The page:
Ask each LSP to show you an example of a breakdown (analysis and quote) for a typical translation project. Look at the price per word, the price per engineering hours and the price of project management. The cost of project management should be a fixed hourly rate or, more typically, between 5% and 10% of the cost of the translations plus the cost of localization engineering hours. The hourly rate for engineering will vary depending on where the engineers are physically located, or depending on if the LSP provides a “blended” cost per hour in the case of engineers who reside all over the world. Expect to see an hourly rate of between $15 and $85. However, on a typical software or documentation translation project, the number of engineering hours required is usually low. Allocation of one to two hours per language is common. Figure 1 is an example of a well-constructed analysis and quote.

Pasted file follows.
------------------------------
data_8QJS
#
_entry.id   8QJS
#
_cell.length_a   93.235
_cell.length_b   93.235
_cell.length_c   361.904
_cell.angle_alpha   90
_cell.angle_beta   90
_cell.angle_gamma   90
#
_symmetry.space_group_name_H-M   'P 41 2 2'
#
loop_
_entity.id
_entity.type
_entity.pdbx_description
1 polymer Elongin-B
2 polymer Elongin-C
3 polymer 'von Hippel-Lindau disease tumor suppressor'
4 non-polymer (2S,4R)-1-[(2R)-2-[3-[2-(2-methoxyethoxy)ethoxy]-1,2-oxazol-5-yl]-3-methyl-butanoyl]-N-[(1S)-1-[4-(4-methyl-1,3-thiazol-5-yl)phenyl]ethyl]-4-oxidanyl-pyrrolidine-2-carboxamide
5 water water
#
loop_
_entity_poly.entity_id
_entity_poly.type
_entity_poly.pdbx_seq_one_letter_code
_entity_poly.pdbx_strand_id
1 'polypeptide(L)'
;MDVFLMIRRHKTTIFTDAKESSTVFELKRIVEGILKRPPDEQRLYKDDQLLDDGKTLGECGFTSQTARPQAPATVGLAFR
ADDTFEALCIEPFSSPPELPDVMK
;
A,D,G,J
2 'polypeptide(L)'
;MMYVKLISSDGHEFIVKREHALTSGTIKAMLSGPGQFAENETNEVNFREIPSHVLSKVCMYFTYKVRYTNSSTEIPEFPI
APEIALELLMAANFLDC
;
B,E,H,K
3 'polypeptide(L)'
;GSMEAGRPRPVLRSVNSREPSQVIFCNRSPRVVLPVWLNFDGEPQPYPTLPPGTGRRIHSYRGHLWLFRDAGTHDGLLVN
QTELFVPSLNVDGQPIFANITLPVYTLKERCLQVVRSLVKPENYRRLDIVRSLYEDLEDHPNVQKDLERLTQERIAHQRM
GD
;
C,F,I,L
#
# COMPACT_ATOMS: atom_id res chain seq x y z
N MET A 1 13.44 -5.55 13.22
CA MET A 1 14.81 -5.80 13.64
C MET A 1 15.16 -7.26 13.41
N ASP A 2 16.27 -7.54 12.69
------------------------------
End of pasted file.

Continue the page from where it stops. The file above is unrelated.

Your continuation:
Study the analysis/quote you receive. Does it include translation, engineering and project management prices? If not, something is missing and you are not seeing a true price picture. Also notice if words for translation are categorized according to the type of match it produces. In a new project, you may see between zero and only several repetitions. In other words, you may see very few matches. However, the fact that the information is displayed for you to see, line by line, means that no pricing is being hidden from you, even unintentionally. In our example, the word counts (Qty, or Quantities) are exactly the same for each language. As you conduct more and more translations, the LSP will build up a translation memory (TM) for you against which to leverage future translations and thus, in effect, lower your costs. The reason is that fuzzy matches (those word categories you see between Translation – Repetition, and Translation – 75-84% Match in our example) cost less money than do words with no matches in the TM or with no clear match (<75% Match & New).